Anthropogenic land-use activities can affect regional biophysical processes and functioning of neighboring land areas impacting the human and natural communities found in these areas. Karst landforms add complexity to land-use management. The term "karst" describes predominately limestone and dolostone landforms weathered primarily through a chemical dissolution process. Over geologic time, karst features including sinkholes, bedrock springs and fractures, sinking streams and caves form on and under the land surface. Studies that further our understanding of land cover and land use, especially in sensitive land areas can inform and improve land management and policy development for those areas. Through three projects, this thesis examined land and land-use characteristics in a regional karst landscape. Physical spring characteristics were analyzed to determine whether a subset of spring characteristics can discriminate springs into bedrock units or aquifer units. A subset of characteristics was found that discriminated the springs into both bedrock units and aquifer units. Springs had a clumped distribution on the landscape with most springs found at low elevations. For the second project, land pattern metrics were examined for a county-delineated land area and compared with pattern metrics in the major watershed overlying that county area. Differences between patterns of variation in metrics for the watershed versus the county area including greater fragmentation in the county landscape, fewer components of variation in the watershed and greater importance of land cover diversity in the watershed. For the last project, local municipal protection of regional natural resource processes was examined by determining the extent of local policy coverage on landscape functions and ecosystem services. Current coverage and gaps were identified. Policy changes directed at incorporating landscape functions into land-use planning were presented. This research provides new information about spring characteristics, land pattern metrics, and policy coverage of natural resources and ecosystem services, contributing to the accumulation of knowledge of land use and land cover characteristics, especially for karst regions, including that found in southeast Minnesota.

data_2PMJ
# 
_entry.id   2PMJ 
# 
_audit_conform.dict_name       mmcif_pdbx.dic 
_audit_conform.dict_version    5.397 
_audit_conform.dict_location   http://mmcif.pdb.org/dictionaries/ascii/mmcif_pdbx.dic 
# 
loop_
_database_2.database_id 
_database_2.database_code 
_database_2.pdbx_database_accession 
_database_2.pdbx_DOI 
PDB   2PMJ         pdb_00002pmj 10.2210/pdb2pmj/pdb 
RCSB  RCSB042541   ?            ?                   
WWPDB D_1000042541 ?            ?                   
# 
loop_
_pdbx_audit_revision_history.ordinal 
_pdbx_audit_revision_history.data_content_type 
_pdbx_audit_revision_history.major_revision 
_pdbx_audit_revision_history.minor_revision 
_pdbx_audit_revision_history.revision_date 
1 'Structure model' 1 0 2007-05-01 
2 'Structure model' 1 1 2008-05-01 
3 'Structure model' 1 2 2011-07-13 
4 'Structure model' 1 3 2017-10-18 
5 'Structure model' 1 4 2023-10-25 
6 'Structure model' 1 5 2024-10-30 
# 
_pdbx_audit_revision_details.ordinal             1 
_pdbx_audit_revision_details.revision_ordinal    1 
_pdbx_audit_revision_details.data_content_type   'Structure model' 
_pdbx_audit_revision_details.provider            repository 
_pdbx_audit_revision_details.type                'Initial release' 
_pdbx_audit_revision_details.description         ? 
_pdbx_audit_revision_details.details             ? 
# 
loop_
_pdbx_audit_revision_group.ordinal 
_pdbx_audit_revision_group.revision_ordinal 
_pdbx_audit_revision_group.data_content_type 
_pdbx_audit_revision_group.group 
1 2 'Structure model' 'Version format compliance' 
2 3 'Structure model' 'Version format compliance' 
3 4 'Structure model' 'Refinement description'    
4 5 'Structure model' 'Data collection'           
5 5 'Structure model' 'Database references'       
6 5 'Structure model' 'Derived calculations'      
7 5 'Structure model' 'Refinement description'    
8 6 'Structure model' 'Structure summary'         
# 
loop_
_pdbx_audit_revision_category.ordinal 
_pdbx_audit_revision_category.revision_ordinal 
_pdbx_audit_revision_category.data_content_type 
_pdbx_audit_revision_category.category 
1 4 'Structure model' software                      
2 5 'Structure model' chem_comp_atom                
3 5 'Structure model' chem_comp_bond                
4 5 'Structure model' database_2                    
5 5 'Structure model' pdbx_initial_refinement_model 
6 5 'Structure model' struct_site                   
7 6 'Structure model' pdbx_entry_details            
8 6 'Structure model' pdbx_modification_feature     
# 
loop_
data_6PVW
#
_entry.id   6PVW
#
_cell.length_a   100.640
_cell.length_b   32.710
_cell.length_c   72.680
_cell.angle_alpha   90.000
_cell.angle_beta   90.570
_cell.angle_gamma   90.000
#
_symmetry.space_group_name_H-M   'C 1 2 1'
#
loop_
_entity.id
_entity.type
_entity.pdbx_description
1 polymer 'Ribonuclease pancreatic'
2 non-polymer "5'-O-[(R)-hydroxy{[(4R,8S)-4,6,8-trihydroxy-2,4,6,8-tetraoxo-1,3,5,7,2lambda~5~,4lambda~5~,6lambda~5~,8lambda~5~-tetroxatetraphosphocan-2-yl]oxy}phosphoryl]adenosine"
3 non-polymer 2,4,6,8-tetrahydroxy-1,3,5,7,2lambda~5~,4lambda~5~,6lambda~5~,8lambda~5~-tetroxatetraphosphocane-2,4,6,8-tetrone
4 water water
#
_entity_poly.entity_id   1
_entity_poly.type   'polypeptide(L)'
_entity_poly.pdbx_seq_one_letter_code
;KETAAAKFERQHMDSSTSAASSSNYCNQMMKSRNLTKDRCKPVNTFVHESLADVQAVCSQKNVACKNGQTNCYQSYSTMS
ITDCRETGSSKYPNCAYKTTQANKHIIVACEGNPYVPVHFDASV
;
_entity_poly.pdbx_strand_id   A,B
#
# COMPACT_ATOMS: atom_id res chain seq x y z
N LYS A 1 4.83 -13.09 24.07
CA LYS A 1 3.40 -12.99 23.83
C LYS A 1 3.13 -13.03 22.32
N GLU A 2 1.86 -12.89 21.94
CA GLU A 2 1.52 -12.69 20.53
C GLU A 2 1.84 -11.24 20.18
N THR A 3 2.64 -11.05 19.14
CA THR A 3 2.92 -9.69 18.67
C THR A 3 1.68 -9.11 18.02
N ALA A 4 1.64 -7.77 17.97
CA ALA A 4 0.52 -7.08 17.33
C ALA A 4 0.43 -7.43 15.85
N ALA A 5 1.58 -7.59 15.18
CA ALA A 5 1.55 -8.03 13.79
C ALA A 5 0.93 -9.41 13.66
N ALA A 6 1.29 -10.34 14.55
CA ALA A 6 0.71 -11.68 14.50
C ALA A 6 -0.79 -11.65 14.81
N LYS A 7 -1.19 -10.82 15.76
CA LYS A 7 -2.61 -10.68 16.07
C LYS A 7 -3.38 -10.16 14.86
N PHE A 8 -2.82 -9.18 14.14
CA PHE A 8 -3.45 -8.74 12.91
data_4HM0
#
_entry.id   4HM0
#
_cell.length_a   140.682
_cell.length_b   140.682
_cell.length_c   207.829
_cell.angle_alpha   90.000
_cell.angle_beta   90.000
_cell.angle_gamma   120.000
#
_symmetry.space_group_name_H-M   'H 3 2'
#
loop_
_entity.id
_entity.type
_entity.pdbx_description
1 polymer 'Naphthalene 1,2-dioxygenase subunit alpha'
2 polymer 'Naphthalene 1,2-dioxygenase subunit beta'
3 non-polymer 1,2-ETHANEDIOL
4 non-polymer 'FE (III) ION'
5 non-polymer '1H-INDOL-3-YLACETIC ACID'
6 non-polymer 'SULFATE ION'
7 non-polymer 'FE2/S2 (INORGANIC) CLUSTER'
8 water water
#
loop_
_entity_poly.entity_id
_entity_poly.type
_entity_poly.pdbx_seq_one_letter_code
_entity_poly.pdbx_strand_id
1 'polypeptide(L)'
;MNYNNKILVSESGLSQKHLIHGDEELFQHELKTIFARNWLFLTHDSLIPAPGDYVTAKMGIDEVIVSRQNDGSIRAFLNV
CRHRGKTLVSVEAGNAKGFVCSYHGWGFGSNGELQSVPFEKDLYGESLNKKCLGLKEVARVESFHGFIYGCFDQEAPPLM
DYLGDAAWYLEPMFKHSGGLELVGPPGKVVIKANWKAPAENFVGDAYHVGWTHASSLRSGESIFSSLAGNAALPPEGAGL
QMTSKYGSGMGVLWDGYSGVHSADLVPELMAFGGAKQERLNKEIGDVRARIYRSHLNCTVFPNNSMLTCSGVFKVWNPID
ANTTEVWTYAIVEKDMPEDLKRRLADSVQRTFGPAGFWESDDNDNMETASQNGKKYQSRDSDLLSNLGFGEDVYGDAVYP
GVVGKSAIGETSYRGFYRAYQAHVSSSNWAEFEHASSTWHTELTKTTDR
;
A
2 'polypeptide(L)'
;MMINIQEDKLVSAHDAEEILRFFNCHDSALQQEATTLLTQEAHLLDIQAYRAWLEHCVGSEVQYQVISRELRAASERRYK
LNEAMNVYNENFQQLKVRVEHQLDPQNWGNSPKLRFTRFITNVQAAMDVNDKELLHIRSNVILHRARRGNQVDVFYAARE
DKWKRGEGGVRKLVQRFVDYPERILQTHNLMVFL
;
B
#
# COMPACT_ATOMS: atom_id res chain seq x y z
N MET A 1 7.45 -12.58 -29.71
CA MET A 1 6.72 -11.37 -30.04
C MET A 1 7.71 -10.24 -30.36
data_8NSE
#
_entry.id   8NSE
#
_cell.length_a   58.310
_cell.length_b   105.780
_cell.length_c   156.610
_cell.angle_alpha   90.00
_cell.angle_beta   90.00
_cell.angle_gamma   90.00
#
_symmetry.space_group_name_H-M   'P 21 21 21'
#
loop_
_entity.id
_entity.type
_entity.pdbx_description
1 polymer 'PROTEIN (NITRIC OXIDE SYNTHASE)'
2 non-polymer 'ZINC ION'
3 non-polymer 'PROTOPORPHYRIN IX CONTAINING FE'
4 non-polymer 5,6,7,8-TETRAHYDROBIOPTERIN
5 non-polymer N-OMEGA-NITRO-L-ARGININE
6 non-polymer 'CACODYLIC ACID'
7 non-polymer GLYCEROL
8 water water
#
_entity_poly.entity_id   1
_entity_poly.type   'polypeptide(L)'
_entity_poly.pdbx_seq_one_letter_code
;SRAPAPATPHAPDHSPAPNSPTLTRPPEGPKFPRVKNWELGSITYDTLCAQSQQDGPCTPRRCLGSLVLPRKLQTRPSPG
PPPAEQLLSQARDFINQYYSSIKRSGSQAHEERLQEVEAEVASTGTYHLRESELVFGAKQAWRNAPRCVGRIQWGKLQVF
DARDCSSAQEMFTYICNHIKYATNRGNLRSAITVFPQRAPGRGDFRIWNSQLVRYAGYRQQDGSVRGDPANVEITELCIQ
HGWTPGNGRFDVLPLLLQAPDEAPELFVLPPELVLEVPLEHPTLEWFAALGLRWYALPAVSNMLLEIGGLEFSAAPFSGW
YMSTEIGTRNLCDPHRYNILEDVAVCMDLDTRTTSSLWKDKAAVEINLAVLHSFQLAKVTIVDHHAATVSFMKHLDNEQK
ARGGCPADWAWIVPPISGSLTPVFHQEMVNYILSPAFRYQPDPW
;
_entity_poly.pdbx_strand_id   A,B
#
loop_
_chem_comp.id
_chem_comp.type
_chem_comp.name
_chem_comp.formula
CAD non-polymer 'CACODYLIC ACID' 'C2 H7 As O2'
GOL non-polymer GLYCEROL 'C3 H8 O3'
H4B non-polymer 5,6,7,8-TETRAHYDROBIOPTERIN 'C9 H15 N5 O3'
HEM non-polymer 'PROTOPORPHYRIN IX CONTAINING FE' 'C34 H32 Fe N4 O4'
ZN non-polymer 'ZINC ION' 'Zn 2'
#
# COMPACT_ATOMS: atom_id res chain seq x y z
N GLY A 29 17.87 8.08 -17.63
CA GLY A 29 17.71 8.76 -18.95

University of MInnesota Ph.D. dissertation. December 2009. Major: Conservation Biology. Advisor: Susy S. Ziegler. 1 computer file (PDF); xv, 198 pages, appendices I-IV. Ill. maps.
Williams, Mary Alice.
Land cover characteristics in the Karst regon of southeastern Minnesota..
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